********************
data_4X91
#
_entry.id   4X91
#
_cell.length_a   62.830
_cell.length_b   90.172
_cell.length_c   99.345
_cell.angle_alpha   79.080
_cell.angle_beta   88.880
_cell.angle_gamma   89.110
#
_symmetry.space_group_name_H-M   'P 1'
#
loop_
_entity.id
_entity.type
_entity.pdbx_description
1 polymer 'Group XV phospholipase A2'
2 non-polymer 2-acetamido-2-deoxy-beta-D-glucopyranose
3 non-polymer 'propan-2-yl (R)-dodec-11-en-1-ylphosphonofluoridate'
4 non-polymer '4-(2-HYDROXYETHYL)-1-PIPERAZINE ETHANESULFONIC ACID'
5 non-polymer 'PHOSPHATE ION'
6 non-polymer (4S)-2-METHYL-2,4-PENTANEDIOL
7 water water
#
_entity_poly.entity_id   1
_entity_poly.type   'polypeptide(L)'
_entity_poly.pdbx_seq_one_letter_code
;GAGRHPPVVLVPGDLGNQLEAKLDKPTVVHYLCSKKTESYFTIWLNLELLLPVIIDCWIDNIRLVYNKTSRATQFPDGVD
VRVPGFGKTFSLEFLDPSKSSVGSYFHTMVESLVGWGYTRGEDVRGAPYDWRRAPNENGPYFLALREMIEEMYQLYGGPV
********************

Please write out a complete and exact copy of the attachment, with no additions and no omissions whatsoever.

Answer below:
data_4X91
#
_entry.id   4X91
#
_cell.length_a   62.830
_cell.length_b   90.172
_cell.length_c   99.345
_cell.angle_alpha   79.080
_cell.angle_beta   88.880
_cell.angle_gamma   89.110
#
_symmetry.space_group_name_H-M   'P 1'
#
loop_
_entity.id
_entity.type
_entity.pdbx_description
1 polymer 'Group XV phospholipase A2'
2 non-polymer 2-acetamido-2-deoxy-beta-D-glucopyranose
3 non-polymer 'propan-2-yl (R)-dodec-11-en-1-ylphosphonofluoridate'
4 non-polymer '4-(2-HYDROXYETHYL)-1-PIPERAZINE ETHANESULFONIC ACID'
5 non-polymer 'PHOSPHATE ION'
6 non-polymer (4S)-2-METHYL-2,4-PENTANEDIOL
7 water water
#
_entity_poly.entity_id   1
_entity_poly.type   'polypeptide(L)'
_entity_poly.pdbx_seq_one_letter_code
;GAGRHPPVVLVPGDLGNQLEAKLDKPTVVHYLCSKKTESYFTIWLNLELLLPVIIDCWIDNIRLVYNKTSRATQFPDGVD
VRVPGFGKTFSLEFLDPSKSSVGSYFHTMVESLVGWGYTRGEDVRGAPYDWRRAPNENGPYFLALREMIEEMYQLYGGPV